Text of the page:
6. For Vista and Windows Server 2008 (this does not apply to Windows Server 2008 R2) only, go to Run and start msconfig. Click the Boot tab and then the Advanced options the button. Click the Detect HAL checkbox. Click OK and OK to commit the changes. It will tell you to reboot, but don’t do that, proceed to the next step.
7. If your operating system is supported by Virtual Machine Additions, install them.
8. Reboot.

I’m probably supposed to say something about this type of migration being completely unsupported (and don’t do this at home, it could hurt you, etc.),  which it is. But pragmatic developers do all kinds of things that are unsupported and there’s a need to do this from time to time.

In the webcast, there was a question asked about the number of processors that can be assigned to a virtual machine in Hyper-V. I think I may have misinterpreted the question, so I will provide some details here. Windows XP Pro supports 1 – 2 processors. More specifically, it supports 1 – 2 processors that can be hyperthreaded. Two hyperthreaded processors appear in Task Manager as four processors. This is the means by which four logical processors can be assigned to an XP virtual machine. There aren’t any single core processors that can run Hyper-V, so it’s not possible to create a situation where an XP  virtual machine’s four logical processors come from more than two physical processors. Nothing about assigning four logical processors is exceeding the capabilities of XP – that’s the explanation I was seeking to provide, although in hindsight I’m not sure that was actually the question being asked.

Published Saturday, August 29, 2009 6:29 PM by John Paul Cook

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Kevin Kline said:

I just posted a new entry on my SQLMag Tool Time blog that you might enjoy. Thanks to my friend and fellow

October 9, 2009 1:08 PM

Gavin said:

This does not work with my Windows 2003 Standard SP2 VM.

It exists in Hyper-V 1.0 and will not move to Win7 Virtual PC.

1. Removed Hyper-V Guest Components.

2. Created a new vanilla Win 2003 Standard SP2 VM in Virtual PC.

3. Attached VHDs to Win7, copied over the HAL.dll file.

4. Boot the VM in Virtual PC.

The VM gets past the black screen, and allows login, but always crashes or hangs, sometimes even hanging the host machine.

The above steps are from your webcast.  They are not the steps listed above for this procedure, which don't tally with the webcast.  In particular, step 3 seems wrong.

At this point after multiple attempts, my time limit for this is shot and I wish I'd just rebuilt the machine from scratch on Virtual PC, but if you have any insight it would be helpful.

June 2, 2010 11:20 AM

John Paul Cook said:

The webcast and the blog post are from August 2009, which is before Windows 7 Virtual PC was released. Virtual PC in the webcast and this blog post refers to Virtual PC 2007. Windows 7 Virtual PC is a different product. I have not attempted migration between Windows 7 Virtual PC and Hyper-V. Nor have I tested migrations with Virtual PC 2004. Additionally, I do not have a Hyper-V version 1.0 server, only Hyper-V R2.

June 2, 2010 12:21 PM

Gavin said:

It may be worth stating those versions at the top of your article, as this was not clear and others may also be wasting their time.  Windows 7 Virtual PC was in Beta at the time, I understand.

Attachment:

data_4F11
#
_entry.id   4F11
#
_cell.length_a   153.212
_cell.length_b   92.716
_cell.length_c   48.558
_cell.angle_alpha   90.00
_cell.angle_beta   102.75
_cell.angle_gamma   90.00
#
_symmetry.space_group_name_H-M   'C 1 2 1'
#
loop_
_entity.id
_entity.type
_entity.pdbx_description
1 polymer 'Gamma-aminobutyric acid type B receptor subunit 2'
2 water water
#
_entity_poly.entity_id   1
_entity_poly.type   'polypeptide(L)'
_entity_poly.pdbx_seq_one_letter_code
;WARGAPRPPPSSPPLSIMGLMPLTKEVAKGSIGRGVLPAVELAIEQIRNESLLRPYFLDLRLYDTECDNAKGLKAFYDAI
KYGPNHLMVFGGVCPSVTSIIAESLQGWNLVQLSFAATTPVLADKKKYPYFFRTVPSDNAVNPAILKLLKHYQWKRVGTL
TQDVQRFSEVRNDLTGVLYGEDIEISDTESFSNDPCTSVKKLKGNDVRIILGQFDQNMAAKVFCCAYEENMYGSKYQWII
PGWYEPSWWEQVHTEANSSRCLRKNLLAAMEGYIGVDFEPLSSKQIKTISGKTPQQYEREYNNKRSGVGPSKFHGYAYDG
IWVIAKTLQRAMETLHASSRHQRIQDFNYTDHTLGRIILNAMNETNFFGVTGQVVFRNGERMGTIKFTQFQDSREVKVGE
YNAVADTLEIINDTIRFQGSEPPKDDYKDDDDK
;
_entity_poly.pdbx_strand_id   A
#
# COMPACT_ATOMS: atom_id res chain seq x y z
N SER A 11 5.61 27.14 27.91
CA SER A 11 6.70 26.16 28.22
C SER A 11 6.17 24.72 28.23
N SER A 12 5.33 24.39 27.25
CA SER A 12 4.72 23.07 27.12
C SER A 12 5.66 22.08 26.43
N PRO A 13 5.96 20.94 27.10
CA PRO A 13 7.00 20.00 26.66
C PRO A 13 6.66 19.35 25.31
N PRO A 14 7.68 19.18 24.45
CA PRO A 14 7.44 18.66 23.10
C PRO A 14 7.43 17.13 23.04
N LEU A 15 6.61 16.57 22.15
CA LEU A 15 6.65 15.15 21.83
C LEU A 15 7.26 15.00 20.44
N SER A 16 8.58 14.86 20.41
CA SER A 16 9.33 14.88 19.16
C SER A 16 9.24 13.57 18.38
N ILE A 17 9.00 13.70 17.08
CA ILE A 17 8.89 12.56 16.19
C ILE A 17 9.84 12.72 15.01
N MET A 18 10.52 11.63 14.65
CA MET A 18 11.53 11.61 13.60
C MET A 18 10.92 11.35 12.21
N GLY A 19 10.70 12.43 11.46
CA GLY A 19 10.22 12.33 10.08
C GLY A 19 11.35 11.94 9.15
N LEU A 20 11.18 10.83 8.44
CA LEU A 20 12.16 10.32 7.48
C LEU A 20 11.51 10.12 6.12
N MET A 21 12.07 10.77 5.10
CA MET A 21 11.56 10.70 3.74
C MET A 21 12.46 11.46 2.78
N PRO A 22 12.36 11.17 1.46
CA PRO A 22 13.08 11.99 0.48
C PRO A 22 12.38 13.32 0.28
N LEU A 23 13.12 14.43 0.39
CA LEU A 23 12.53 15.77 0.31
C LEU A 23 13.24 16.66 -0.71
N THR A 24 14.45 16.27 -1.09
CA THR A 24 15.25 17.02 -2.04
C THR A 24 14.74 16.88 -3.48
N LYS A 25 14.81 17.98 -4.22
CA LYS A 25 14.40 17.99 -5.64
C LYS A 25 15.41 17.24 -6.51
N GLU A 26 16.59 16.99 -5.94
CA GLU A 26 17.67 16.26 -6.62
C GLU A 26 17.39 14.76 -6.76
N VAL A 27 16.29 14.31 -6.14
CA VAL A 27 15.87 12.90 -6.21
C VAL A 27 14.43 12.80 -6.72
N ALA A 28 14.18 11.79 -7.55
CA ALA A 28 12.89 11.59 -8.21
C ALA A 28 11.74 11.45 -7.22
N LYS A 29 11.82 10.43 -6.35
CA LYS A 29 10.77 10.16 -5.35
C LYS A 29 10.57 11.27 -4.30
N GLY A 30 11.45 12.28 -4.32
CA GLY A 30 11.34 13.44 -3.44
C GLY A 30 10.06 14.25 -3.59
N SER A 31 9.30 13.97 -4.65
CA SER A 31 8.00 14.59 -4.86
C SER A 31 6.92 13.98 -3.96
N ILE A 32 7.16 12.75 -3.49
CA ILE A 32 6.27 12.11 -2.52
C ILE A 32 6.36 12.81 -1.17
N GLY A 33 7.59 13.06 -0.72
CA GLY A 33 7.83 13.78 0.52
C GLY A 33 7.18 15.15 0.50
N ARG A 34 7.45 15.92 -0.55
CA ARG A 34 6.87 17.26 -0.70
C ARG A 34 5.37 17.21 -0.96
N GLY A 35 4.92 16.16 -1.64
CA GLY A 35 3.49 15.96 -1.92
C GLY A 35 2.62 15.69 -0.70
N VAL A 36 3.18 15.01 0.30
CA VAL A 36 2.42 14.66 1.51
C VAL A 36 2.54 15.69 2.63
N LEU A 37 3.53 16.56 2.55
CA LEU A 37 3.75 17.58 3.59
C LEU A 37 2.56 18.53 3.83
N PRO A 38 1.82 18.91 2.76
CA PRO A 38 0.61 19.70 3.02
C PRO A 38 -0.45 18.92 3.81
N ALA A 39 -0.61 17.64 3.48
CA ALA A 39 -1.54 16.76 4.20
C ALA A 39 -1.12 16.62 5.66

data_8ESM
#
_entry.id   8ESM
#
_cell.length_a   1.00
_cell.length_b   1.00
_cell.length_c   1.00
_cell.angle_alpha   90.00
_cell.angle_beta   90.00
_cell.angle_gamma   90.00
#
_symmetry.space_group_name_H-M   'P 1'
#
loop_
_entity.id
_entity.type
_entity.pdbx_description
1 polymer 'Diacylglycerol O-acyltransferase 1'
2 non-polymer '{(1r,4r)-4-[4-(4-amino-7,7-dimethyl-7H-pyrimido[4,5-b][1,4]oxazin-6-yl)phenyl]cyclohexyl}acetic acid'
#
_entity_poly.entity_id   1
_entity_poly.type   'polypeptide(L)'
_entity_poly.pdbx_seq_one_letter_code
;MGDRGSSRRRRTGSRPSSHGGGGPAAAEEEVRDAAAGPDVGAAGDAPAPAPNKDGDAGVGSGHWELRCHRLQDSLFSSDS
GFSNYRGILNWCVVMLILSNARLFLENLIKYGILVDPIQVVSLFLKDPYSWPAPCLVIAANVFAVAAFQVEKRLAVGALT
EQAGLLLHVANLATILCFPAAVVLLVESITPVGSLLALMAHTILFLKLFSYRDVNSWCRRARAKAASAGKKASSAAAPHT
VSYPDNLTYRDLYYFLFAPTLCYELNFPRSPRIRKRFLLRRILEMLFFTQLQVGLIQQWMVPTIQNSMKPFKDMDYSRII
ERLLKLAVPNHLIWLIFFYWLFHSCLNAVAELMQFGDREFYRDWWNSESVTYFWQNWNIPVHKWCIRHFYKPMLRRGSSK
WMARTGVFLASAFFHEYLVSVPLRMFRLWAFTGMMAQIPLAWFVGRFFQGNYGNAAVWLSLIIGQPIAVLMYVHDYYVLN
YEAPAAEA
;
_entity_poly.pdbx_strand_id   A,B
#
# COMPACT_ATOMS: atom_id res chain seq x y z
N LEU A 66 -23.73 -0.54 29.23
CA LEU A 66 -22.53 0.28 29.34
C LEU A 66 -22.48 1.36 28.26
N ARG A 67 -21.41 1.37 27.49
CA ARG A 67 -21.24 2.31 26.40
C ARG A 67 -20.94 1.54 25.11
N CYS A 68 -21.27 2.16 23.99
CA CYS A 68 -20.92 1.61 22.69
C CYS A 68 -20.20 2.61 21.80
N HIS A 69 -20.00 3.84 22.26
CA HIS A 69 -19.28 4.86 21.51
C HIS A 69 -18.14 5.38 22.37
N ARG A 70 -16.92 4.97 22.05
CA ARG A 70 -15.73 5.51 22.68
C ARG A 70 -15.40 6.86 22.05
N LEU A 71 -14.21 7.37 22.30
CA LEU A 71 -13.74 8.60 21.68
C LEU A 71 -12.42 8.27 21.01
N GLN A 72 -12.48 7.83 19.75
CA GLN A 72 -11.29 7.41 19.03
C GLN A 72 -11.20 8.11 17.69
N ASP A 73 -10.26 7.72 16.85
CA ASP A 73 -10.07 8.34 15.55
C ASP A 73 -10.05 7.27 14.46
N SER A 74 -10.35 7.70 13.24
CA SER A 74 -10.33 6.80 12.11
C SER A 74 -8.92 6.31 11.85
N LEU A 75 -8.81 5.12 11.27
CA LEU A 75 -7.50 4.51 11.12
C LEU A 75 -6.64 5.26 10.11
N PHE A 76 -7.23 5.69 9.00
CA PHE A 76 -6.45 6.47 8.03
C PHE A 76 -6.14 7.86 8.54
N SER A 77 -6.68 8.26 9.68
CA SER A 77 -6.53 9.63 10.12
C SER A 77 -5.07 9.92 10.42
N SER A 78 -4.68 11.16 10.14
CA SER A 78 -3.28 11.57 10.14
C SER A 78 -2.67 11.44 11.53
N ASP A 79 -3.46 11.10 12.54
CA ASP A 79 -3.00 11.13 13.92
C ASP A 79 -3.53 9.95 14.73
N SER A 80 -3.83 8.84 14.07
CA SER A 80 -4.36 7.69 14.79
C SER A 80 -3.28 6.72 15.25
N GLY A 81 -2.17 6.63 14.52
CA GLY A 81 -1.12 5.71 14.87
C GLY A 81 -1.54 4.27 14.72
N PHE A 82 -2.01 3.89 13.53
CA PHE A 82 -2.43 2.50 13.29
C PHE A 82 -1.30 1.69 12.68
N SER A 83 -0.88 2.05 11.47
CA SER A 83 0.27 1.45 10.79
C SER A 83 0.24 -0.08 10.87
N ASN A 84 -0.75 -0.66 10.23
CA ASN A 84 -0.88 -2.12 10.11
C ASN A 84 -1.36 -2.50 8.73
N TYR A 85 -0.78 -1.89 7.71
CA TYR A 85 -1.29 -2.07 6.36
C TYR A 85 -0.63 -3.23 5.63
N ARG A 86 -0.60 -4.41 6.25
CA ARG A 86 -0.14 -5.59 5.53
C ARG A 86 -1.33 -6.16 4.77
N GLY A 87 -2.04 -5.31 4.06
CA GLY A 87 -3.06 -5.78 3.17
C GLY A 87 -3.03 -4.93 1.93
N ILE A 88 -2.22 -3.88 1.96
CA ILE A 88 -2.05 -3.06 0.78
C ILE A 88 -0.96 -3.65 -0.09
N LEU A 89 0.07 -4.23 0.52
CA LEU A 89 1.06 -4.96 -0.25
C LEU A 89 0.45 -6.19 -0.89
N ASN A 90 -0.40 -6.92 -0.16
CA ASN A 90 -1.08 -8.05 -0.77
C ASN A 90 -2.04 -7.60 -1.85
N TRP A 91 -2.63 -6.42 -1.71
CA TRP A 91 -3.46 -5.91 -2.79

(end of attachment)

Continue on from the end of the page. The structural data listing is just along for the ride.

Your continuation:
It's a shame that you have not kept your article current, as I'm sure there would be interest.

Looking over the situation, it's sad that new versions have come around and the problem has not been addressed by Microsoft.  They clearly do not see any need for a method to port VMs between their two virtualisation products.  Not a very pragmatic standpoint, and the sort of thing which will make people take a closer look at competing products.  In fact, right now I'm off to see whether I can solve this problem with a VMWare product.

June 2, 2010 12:46 PM

Gavin said:

Shockingly easy with VMware's free products.

1. Install VMware Converter on the Hyper-V host.

2. Run the conversion wizard as if it was a physical machine (only took 10 minutes to re-virtualise).

3. Install VMplayer on the laptop/desktop.

4. Copy the generated files across and start the new VM.

5. Uninstall Hyper-V Guest Components.

6. Install VMTools.

No hitches, all very slick.

As somebody who is qualified in Microsoft Virtualisation products, this displeases me!

June 3, 2010 12:10 PM

Lingnau said:

I´ve exchanged a Hyper-V working Windows XP Virtual machine´s hall.dll with the hall.dll from a Virtual Windows Virtual Machine Running windows XP. It now gets past the black screen but hangs on the loading screen.

November 22, 2010 11:15 AM

John Paul Cook said:

As I mentioned, this is completely unsupported. Sometimes it doesn't work. I am unable to provide you an answer that will definitely fix your problem.

November 23, 2010 9:16 PM

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About John Paul Cook

John Paul Cook is a database and Azure specialist in Houston. He previously worked as a Data Platform Solution Architect in Microsoft's Houston office. Prior to joining Microsoft, he was a SQL Server MVP. He is experienced in SQL Server and Oracle database application design, development, and implementation. He has spoken at many conferences including Microsoft TechEd and the SQL PASS Summit. He has worked in oil and gas, financial, manufacturing, and healthcare industries. John is also a Registered Nurse currently studying to be a psychiatric nurse practitioner. Contributing author to SQL Server MVP Deep Dives and SQL Server MVP Deep Dives Volume 2. Connect on LinkedIn